Realising the burying-his-head-in-the-sand approach was not going to work, John looked up, smiled, and began the search for a ticket he knew did not exist.

“In your own time, Sir,” the conductor said, his condescending tone further aggravating John.

John slowly checked every pocket he had on him, some of them twice.

Just keep it up a bit longer, he might get bored and leave.

The Driver watched on.

“It’s OK, I’ll deal with this,” the Driver said.

The conductor nodded, turned, and made his way back down the train.

John looked up from floor, pulling at his collar: it was getting hot in the carriage now.

“In a bit of bother, aren’t we John?” the Driver asked.

“Look, it’s only a ticket. If it’s such a big deal, I’ll get off at the next stop,” John answered.

“That’s not what I mean. And I certainly don’t want you to get off. Not yet,” the Driver responded.

Shit, what the hell on you on about!

“Now John, there’s no need for that. It’s stuff like that which has you here in the first place”

Shit, did he just hear what I was thinking?

“Yes I did. I know all about you, John-”

John squirmed anxiously in his seat.

“-and what you’ve done.”

“Look, I don’t want any trouble. Just going about my day, that’s all. I’ll get off at the next stop, promise,” said John, panicking now, shifting further back in his chair.

A grin returned to the Driver’s face. John’s gaze now shifted from left to right, up and down. Anywhere but the Driver’s eyes. He didn’t know here to look, what to do. He was trapped in this carriage until the train stopped. The Driver knew this.

“Relax John. This’ll be over soon. I promise. Now, take a quick look around this carriage for me. What do you see?” the Driver said.

John turned to his left and surveyed the carriage. The man opposite was still shouting down his phone. The black youth to his right continued to play his music loudly through his own phone. An elderly man towards the back shifted in his seat, looking even more uncomfortable than John. To this man’s left sat a timid looking, petite blond, nose in book. Between them all sat a variety of other colourful looking characters.

Just a typical train carriage, John thought.

“Not exactly,” the Driver replied.

John was almost used to this by now: he hadn’t even spoke.

“John, do you honestly have no idea why I might be talking to you like this? No idea at all why you might be here?”

Don’t think about it, don’t think about it, don’t think about it! “No, really I don’t!” John exclaimed. The carriage seemed even hotter now; he found it hard to breath.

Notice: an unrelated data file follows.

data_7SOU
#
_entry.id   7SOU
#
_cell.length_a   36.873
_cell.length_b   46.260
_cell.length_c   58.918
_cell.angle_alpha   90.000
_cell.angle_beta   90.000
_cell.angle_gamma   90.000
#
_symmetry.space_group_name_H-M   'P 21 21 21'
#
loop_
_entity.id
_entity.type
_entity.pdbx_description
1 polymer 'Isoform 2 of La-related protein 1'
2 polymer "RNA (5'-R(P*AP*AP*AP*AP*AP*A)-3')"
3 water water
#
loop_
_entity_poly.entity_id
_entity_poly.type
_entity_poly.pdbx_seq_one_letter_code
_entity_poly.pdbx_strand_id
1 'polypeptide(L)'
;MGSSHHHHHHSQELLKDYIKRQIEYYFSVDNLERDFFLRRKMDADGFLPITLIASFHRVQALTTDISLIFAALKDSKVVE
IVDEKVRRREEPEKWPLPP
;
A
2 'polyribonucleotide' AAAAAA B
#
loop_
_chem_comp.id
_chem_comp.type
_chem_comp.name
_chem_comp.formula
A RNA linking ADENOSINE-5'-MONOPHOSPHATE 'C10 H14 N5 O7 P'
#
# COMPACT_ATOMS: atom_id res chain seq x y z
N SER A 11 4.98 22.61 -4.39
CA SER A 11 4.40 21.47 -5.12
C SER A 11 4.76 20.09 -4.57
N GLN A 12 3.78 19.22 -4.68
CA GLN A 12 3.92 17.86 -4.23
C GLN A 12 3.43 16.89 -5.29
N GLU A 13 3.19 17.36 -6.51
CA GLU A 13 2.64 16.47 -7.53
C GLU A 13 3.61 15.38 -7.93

“Maybe this might help, then. Listen carefully. See the boy playing the music? He stole his grandmother’s savings last night. He’s on his way to spend most of it on drugs to supply to kids in his neighbourhood. The lady reading her book? Killed her husband last night by lacing his dinner with rat poison. Loud mouth on the phone there? Walked out on his sick wife and kids, to run away with his mistress.”

John’s face went blank.

“Shall I continue?” the Driver asked.

“No, no. That’s enough.”

“And so, that brings us to you, doesn’t it? John McNally. Construction worker. Husband. Father. Murderer.”

Fuck!

“Fuck indeed. Did you think He wouldn’t notice? He always notices. What you see around you is the lowest of the low. Last night’s worst. And you’re His gem.” the Driver said, proudly.

Not my fault. They deserved it. Couldn’t help it. Sweat now covered John’s entire body. He grabbed at his collar again. He could barely breathe.

“Excuses, all of them. Getting hot in here now, isn’t it?”

“Look, please. I’m sorry. I didn’t mean to do it. Any of it. They forced me. Picking on me, pressuring me all the time,” John pleaded. “If they had just left me alone I’d have been fine. They couldn’t help themselves. Always picking faults, telling me what I was doing wrong.”

“Too late John. Far too late. He’s got a special spot already reserved for you. Don’t you worry about that,” the Driver revealed.

Shit, gotta get out of here! He tried to move, his body wouldn’t respond. Tried to shout out, his lips would not move.

“Relax John. Just accept it. We’re almost there,” the Driver advised.

Heat engulfed the entire carriage now. John panted. He couldn’t scream even if he was able to.

“He’s got high hopes for you, John. There are some real specimens where we’re going. But you might top the lot. I can’t wait to see what you can get up to,” the Driver enthused.

I can’t believe this is happening.

“Believe it, John. This is very real. As real as you’re ever going to get.”

The man continued to scream down his phone. His grating voice destroying the façade of cool John had displayed until this point.

Shut up! Shut up before I shut you up! I’ll cut out your tongue, see if you can shout then!

“That’s better, John. Much better. And just in time. We’re here now.”

The carriage began its descent into the dark, soulless chasm below; into the welcoming arms of fire and death.

Flames quickly consumed the entire carriage. Screams filled the air. The smell of cigarette smoke was long gone, the air now filled with the putrid odour of burning flesh and charring bone.

As the carriage sank, John allowed his thoughts to turn to his wife and two children, his mum and dad, his brother and sister, the Smiths next door and their two little girls.

All of the people he had killed.

Ah, fuck it. They deserved it anyway. Just accept it.

The Driver smiled.

“I can’t wait to see what you’re going to get up to, John,” he said, “I really can’t.”